Guest Notes

Smoker’s notes

1 April 2017

9:00 AM

1 April 2017

9:00 AM

Well, it’s finally happened. A life of debilitating asthma and six years of chain-smoking unfiltered cigarettes have finally come to bear on one another. Now my doctor says I have to choose between the ability to take in oxygen and the joy – no, the privilege – of sucking down tobacco smoke. I’ve deferred to the former till I can make up my mind squarely one way or the other. In the meantime, I use an e-cigarette that looks like a dolphin’s privates and tastes like a Care Bear.

Conservatives are generally thought to be the types to prohibit vices, which on the whole we are. I’d like to ban lots of things that are bad for public health, public order, public morale, and the public good more generally. First on the list would be smartphones. How these uniformly awful things haven’t been heaped in a pile and burnt I’ll never understand. Smartphones are nothing but an excuse for the most literate generation in human history to not read books, which are also more abundant than ever before. All of Evelyn Waugh’s novels are available for $9.99 apiece from any decent bookshop. Whoever chooses instead to spend their train rides watching American romp-coms and browsing listicles should be exiled to the arid furrows of Bill Shorten’s forehead, there to languish and die of exposure.

But I wouldn’t ban smoking. Smoking is good. I’m very much pro-smoking. Every rational person would be if the nanny state didn’t use taxpayers’ money to give us all daily enemas of anti-tobacco propaganda. The intellectually stimulating and spiritually fortifying effects of that crop are second only to tea. It’s chief among the simple delights we’re blessed to enjoy each day, like kissing the wife ‘good morning’ or giving the dog a gentle kick when he whimpers in his sleep. Sitting on the porch in the early morning hours with a hot cup of coffee… Ducking out of a hectic office building to meditate on the sounds of the city… Bursting from a too-warm pub in a half-drunken stupor and feeling the rush of cold air… Smokers relish these small departures from life’s endless tedium as no one else does. Our addiction forces us to pause the world and come back to ourselves, if only for a moment.


Sure, we could theoretically find another excuse for doing so. But try telling your boss you’re just popping out for a non-smoke break. Besides, it’s like the time my doctor (this nosy little Spaniard; how I hate him) told me to get help for my drinking after I tripped into a briar bush and lacerated my face. When I assured him I would, he arched an eyebrow. ‘Are you really?’ I thought about it awhile. ‘No,’ I said; ‘I’ll probably rest up for a few days and then get back to the bottle.’ Of course, it would be lovely if we could go around being mindful and sober all the time. But this is the 21st century. It’s loud, ugly, disappointing, and smells of Nando’s. Everyone’s a deranged pervert and we’re all just one stubbed toe away from pushing an old woman into traffic. God gave us tobacco and booze to console us; we’d be ingrates to refuse His gifts.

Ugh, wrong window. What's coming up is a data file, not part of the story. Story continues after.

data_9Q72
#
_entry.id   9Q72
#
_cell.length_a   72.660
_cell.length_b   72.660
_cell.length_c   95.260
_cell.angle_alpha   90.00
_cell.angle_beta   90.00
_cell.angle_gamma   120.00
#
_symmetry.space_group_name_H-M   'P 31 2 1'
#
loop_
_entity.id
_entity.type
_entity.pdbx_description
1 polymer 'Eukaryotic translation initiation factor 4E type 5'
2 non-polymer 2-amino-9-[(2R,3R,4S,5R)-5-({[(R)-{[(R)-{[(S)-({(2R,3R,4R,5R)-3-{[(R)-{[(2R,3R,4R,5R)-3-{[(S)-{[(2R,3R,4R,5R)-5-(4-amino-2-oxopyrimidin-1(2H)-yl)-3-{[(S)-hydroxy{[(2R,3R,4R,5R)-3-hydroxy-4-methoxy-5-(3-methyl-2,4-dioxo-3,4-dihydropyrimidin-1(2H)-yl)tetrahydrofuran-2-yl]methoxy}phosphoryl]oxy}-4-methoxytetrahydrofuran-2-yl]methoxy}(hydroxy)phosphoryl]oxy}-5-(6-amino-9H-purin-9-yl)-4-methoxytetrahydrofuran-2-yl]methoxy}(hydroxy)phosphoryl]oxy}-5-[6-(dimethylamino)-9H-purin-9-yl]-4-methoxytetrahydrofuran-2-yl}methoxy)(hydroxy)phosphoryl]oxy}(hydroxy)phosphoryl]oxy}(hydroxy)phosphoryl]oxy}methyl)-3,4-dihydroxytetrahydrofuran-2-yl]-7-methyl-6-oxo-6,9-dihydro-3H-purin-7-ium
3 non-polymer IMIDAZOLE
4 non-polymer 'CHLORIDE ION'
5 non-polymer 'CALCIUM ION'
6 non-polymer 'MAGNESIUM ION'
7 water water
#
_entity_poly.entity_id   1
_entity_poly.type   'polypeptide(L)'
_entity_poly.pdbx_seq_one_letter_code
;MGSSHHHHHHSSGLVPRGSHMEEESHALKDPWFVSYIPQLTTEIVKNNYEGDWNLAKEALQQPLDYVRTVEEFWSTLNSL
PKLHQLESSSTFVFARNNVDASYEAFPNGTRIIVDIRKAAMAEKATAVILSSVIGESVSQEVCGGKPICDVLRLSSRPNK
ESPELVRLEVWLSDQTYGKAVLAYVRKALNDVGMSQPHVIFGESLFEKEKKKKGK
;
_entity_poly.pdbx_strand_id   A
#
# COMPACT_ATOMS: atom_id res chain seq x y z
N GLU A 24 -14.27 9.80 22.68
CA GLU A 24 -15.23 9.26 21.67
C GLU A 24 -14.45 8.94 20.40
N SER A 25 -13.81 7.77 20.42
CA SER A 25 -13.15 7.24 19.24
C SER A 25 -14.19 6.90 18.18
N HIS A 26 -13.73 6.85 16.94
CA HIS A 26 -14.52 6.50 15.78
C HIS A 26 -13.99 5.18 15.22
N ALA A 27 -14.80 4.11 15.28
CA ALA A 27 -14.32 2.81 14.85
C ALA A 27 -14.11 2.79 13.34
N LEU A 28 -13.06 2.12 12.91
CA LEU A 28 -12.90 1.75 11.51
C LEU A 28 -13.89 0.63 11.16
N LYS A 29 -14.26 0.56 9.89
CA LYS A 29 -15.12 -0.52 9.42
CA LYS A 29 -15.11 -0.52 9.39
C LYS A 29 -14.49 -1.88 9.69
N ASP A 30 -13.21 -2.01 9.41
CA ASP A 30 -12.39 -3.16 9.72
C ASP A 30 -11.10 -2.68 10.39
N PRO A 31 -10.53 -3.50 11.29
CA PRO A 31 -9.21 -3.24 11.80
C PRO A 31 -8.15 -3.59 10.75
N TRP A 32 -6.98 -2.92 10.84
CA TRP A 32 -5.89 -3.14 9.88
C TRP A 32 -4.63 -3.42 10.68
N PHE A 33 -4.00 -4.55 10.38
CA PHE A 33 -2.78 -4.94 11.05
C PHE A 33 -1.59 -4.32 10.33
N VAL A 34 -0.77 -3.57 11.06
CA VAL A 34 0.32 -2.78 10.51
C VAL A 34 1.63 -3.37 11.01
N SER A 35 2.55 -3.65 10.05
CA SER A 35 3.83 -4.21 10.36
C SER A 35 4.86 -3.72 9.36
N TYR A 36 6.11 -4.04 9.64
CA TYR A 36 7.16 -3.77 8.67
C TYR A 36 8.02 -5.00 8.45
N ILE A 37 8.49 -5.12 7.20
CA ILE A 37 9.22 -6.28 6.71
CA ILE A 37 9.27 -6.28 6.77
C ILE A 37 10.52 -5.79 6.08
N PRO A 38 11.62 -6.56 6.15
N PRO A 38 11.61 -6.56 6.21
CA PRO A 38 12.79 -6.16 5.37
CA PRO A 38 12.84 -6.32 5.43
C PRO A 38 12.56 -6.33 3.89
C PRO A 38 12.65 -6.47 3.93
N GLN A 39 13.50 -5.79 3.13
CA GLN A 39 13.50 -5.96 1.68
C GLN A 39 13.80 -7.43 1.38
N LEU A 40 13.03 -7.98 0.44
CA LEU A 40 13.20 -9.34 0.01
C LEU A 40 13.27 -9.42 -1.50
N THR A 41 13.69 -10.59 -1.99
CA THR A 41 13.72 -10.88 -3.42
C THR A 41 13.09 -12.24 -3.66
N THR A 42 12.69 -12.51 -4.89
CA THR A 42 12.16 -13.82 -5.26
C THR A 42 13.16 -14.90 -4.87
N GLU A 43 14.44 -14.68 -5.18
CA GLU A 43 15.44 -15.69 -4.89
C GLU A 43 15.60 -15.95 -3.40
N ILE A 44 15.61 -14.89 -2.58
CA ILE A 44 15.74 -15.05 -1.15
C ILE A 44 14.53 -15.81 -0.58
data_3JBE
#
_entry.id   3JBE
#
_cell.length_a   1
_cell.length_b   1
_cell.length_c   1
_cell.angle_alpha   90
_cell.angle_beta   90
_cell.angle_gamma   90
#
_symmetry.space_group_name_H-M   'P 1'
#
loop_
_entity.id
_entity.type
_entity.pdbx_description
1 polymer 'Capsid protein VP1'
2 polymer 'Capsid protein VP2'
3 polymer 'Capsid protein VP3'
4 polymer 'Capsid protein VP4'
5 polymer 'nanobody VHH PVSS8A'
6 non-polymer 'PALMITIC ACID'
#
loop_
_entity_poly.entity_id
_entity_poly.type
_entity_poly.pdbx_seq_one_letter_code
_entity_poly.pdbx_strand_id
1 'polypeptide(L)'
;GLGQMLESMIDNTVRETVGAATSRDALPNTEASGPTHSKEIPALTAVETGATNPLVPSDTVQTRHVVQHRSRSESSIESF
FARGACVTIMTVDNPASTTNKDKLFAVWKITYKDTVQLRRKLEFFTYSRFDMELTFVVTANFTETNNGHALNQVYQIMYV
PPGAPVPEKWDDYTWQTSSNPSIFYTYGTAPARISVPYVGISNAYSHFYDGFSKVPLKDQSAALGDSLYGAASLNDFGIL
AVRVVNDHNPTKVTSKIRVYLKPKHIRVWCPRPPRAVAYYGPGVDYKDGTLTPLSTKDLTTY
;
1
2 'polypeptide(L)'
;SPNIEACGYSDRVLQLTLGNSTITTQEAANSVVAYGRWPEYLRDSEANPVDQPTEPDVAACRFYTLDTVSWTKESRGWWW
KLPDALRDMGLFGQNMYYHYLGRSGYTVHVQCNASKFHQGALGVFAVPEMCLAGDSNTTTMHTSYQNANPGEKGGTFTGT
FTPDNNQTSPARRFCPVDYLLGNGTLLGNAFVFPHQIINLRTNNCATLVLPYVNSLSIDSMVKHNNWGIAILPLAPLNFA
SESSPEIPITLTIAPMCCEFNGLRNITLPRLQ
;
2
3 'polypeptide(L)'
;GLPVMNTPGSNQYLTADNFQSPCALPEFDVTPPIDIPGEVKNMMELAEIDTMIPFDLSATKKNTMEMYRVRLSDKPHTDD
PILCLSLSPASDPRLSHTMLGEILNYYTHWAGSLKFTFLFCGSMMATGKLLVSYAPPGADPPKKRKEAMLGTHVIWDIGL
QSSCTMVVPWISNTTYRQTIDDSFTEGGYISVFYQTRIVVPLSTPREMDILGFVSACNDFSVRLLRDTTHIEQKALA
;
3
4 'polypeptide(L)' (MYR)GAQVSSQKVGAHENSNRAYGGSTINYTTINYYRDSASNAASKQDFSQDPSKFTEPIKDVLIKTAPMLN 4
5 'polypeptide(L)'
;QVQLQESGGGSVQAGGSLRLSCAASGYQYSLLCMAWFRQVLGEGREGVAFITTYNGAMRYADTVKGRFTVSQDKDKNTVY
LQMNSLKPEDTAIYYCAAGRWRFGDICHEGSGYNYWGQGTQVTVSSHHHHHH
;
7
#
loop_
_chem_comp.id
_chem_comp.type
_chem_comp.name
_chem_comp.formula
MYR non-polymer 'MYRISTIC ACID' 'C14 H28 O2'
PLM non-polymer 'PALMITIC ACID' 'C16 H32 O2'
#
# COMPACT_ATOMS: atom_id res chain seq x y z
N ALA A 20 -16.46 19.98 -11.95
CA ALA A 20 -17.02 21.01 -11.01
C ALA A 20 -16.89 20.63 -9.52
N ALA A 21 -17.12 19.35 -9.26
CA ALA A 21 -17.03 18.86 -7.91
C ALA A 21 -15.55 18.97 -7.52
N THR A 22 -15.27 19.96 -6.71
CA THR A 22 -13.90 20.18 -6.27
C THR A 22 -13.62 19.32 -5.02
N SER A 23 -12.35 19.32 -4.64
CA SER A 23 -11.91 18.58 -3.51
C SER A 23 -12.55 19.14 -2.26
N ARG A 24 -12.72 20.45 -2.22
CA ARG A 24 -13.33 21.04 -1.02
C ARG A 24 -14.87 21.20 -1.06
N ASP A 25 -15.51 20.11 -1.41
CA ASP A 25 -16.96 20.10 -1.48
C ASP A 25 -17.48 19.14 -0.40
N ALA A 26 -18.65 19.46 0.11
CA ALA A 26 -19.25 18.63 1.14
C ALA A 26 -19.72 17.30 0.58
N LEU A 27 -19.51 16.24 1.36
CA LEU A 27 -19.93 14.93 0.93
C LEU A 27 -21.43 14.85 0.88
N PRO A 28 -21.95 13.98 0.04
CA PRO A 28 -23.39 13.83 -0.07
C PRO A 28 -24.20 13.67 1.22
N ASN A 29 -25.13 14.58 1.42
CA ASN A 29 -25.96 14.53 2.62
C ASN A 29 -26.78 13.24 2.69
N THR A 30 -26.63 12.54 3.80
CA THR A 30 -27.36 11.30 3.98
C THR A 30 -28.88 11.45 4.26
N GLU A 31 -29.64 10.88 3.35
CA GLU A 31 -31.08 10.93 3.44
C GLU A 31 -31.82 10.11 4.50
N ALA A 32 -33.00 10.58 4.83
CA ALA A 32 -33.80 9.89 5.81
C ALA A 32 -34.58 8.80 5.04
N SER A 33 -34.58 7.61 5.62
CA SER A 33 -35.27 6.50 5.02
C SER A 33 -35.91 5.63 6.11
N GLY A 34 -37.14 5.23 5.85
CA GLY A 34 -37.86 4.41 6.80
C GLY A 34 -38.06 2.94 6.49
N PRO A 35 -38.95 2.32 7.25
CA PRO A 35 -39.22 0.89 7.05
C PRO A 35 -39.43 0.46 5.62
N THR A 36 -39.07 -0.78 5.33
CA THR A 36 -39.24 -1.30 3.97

By all means, for those of us who simply can’t indulge this heavenly vice, e-cigarettes are the easiest means to quit. I’d understand the government’s scepticism if it was concerned about something sensible, i.e. what a deeply humiliating thing it is to suck watermelon dew from a delphine phallus. But so far as the rest of the population is concerned, our elites’ vicious prejudice against fags is simply unconscionable. Who do these exorbitant cigarette taxes hurt, anyway? Not toffs like me, surely. It doesn’t make much difference if a pack costs $30 as they do in Sydney, or $6 as they do in New Hampshire.

But it makes a great deal of difference to the tradie with a wife and four kids to feed. He spends all day looking forward to plopping down in his ute, rolling down the window, cranking the radio, and taking that first long, soul-soothing drag. Jacking up the cost of tobacco only makes that sublime satisfaction a privilege of the wealthy. Our political class should resolve to let the markets get back to their work of making men more equal.

And these are fully grown adults we’re talking about, for Christ’s sake. They know the risks. No need to splash them all over the cartons, which used to be things of beauty themselves. Plain packaging is nothing more than cultural genocide. It’s a deliberate effort to wipe out centuries’ worth of craftsmanship by the finest admen in our civilisation’s history.

The old packs of Marlboro Lights were finer than any Greek temple: their pitched golden roof crowned with a ruby, held aloft by twenty aromatic, slow-burning marble columns. And the great cinematic auteurs – Welles, Kubrick, Herzog – live in the shadow of those visionary wits who wrote adverts for Hamlet Cigars. Health Nazis have killed their muse stone-dead, and we’re so much the poorer for it.

Alas, it’s too late for me. I’m resigned to fellating sea-mammals for little whiffs of nicotinic pixie dust. That’s no kind of life, though sadly it must be mine. But you, my friends – it’s not too late for you. Never mind the hen-peckers and tongue-lashers. For the sake of yourselves, your souls, and the West, cry it from the rooftops: fumer et mon droit.

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